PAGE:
Greenside @ Nicolson Square (Fern Studio)
Aug 5 – 7, 8 – 13, 15 – 20, 22 – 27, 21.00
Mr Twonkey, is a favourite of the Edinburgh fringe. His real name is Paul Vickers and in 2010 he brought his award winning cabaret to the stage at the Fringe all those years ago. His work stretches and bends the academy of theatre with a truthfulness that can’t be ignored.
In this work the 4 performers, actors of prominence, broke out in the highly anticipated ‘What Broke David Lynch’. For those who haven’t heard of David he is an American Film maker of prolific proportion since 1970’s. This play was based around him and examined how the inner workings of movie making for him came about, in the face of the 1980 film ‘The Elephant Man’.
So enter the play! For some reason the room at Greenside in Edinburgh felt absolutely magic, it could have been the lighting scaffolding, or that it was just so neatly presented. Out came a cigar smoking Mel Brookes in a brown overcoat with scribbled writing of his film titles all over it. The great quality of cast was evident from the start, with multifaceted opinions everywhere flying around at a fast pace.
Looking back I’m amazed that it all was done in only an hour. I saw Mr Twonkey’s work ‘Jennifer’s Robot’ back in 2015 where I recall a feeling of strangeness and abstract absurdness in his writing. But the amazing thing I found for ‘…David Lynch’ was its complete sense, and with it success.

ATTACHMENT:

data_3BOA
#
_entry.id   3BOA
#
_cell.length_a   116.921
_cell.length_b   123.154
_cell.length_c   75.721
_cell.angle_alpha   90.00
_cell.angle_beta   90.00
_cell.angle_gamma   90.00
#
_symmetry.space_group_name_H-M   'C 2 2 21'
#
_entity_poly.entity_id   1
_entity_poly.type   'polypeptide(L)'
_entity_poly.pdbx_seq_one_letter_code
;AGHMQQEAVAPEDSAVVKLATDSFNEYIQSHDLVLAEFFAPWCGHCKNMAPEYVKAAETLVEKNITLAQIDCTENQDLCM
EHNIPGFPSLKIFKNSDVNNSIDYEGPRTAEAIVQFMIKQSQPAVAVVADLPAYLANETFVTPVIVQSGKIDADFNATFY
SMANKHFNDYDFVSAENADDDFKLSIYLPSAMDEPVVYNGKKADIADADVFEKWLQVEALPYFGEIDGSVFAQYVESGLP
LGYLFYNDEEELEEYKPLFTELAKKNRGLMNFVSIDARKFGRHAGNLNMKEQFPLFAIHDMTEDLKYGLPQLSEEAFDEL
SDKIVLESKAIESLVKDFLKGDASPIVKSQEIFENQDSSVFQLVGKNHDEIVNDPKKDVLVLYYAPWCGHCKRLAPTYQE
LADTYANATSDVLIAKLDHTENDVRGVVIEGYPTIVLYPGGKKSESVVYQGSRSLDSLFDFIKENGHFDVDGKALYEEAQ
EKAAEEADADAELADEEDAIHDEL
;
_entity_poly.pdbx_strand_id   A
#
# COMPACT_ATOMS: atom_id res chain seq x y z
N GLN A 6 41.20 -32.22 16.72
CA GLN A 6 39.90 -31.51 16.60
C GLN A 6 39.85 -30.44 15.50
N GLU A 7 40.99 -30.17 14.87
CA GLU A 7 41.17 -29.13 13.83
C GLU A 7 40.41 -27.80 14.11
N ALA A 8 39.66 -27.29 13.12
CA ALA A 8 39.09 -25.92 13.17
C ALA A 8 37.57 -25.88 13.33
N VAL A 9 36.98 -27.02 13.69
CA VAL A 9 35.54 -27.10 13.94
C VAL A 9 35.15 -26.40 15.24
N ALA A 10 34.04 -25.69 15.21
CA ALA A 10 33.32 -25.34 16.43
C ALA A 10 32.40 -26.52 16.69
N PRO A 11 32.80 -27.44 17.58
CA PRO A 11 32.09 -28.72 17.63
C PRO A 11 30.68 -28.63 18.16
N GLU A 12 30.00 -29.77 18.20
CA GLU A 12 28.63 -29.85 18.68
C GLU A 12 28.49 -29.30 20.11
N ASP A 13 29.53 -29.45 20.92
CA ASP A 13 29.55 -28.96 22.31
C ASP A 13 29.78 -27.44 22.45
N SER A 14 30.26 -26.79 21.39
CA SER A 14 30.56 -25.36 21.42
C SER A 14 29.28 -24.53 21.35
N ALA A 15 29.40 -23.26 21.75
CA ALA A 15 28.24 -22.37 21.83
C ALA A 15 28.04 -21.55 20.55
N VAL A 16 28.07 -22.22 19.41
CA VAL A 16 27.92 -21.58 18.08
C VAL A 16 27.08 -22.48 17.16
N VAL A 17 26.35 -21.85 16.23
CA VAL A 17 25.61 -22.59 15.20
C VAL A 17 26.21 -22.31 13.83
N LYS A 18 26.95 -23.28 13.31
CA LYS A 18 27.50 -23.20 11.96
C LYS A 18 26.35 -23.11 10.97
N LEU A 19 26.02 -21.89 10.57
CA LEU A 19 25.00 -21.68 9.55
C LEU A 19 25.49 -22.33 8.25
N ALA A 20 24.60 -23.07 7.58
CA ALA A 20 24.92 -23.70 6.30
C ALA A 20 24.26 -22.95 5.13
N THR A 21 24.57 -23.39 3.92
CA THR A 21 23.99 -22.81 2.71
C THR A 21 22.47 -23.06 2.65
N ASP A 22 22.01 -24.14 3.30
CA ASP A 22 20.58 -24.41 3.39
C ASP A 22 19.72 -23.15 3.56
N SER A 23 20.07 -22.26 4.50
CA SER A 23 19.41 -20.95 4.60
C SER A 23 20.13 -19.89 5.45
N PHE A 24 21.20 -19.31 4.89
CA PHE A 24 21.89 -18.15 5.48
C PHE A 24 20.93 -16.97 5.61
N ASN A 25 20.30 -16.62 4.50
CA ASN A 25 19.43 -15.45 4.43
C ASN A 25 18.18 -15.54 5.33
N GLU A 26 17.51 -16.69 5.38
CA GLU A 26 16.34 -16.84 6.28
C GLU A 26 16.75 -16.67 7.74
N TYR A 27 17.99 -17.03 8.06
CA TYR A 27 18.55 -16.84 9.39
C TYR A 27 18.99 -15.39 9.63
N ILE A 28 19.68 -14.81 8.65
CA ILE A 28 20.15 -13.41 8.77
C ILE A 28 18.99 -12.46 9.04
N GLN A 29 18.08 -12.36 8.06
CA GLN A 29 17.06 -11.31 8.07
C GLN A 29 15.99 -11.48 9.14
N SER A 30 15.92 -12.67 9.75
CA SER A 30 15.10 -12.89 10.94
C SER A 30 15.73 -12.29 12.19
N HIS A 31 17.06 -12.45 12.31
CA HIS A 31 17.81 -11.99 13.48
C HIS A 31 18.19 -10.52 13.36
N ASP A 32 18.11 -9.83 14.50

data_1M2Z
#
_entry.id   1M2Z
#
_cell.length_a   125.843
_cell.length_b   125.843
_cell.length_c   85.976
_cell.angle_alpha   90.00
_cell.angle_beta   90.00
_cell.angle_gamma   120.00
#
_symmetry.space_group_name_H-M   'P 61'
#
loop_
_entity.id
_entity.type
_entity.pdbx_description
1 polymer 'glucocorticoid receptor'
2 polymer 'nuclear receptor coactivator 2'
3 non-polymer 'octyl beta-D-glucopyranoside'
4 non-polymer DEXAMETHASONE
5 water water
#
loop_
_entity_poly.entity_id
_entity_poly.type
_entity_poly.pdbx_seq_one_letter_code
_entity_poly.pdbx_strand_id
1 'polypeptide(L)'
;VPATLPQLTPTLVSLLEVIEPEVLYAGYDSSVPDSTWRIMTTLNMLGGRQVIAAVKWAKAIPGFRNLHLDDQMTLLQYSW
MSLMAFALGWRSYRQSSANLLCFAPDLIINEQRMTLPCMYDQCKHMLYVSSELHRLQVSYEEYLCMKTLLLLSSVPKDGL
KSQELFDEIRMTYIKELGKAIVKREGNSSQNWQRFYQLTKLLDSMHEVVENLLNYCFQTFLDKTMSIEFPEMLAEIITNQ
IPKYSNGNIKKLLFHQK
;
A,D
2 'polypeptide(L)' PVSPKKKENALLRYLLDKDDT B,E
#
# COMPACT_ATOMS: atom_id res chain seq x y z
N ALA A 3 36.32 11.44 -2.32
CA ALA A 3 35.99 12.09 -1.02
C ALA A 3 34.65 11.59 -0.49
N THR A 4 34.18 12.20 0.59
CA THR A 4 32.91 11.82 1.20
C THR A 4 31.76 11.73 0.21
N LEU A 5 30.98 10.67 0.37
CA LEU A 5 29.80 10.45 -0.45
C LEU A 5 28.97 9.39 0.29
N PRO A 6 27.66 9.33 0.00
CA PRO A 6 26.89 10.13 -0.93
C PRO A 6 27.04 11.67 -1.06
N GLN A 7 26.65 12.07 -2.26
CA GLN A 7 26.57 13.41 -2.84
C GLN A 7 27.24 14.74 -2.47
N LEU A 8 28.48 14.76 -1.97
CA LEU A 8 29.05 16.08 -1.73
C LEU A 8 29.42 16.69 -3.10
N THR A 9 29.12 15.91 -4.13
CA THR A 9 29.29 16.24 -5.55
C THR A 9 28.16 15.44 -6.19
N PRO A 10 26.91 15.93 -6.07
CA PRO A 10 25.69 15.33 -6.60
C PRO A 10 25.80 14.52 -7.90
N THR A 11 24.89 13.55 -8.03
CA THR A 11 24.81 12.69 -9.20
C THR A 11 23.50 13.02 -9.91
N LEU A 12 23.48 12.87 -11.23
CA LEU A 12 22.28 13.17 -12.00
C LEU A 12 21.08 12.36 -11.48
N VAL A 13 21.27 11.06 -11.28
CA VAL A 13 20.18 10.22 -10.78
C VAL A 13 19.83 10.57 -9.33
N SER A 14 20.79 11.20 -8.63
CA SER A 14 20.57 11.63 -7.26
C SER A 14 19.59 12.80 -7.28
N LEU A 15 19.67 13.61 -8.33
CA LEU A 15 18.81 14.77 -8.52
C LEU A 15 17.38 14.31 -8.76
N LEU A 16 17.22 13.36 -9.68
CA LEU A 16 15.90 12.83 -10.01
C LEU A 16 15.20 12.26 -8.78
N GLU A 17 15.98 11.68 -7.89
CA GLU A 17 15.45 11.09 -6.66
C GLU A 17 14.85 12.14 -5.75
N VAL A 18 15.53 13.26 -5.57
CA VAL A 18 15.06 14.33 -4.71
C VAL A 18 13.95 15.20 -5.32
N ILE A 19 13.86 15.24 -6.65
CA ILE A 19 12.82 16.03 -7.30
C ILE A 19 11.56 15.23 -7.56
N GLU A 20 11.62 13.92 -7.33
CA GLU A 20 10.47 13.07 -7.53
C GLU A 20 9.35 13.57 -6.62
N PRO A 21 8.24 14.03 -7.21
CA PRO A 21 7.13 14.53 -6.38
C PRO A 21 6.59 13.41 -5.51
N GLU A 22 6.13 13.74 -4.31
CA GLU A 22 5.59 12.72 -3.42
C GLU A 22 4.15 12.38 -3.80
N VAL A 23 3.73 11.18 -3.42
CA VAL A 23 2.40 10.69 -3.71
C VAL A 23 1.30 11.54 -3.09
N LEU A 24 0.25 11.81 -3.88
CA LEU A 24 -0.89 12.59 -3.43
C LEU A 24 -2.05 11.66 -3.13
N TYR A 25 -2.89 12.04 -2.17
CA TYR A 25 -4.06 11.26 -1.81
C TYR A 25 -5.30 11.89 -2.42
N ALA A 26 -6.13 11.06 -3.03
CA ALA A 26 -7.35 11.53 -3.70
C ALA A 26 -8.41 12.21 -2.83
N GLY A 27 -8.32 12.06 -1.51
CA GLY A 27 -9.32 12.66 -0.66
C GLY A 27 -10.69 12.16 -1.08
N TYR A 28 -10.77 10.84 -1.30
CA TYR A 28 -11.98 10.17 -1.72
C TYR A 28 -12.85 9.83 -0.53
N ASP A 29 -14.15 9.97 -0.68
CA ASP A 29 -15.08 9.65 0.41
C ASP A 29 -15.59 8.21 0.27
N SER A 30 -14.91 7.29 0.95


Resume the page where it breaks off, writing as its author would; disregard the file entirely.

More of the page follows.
This show was all made of the very best of everything; taste, class, poking fun at the movie-making business. A joy to see among the threats and failings of Paul’s ability to cope with things of tenderness it explored. The ‘Elephant man’ meets Anthony Hopkins (from the original film), meets the flamboyant janitor of the movie business, cigars, motor bikes, very weird papier-mache globes worn repeatedly, but for only moments.
The levels unveiled hit the heights of the talent and capability of the four who bounced the tale in resonance, having brought a recipe for success. All to make a comment on 80’s movies, using plenty of parables, placed in piercing moment of clarity or with the softest of scenes. Paul made the best of joking and of jokes that were self explanatory in their hilarity, making use of his mind in ways unexpected and forever sensitive.
The play proceeded in sensation, its story, props, timing blended with Paul himself who was so relaxed; his interaction went so well to keep everyone of the close knit cast under his tutelage. The female, Miranda Shrapnell had the role of loving him, the costumes told stories in themselves and jokes were firing out faster than I could take them in; fantastic.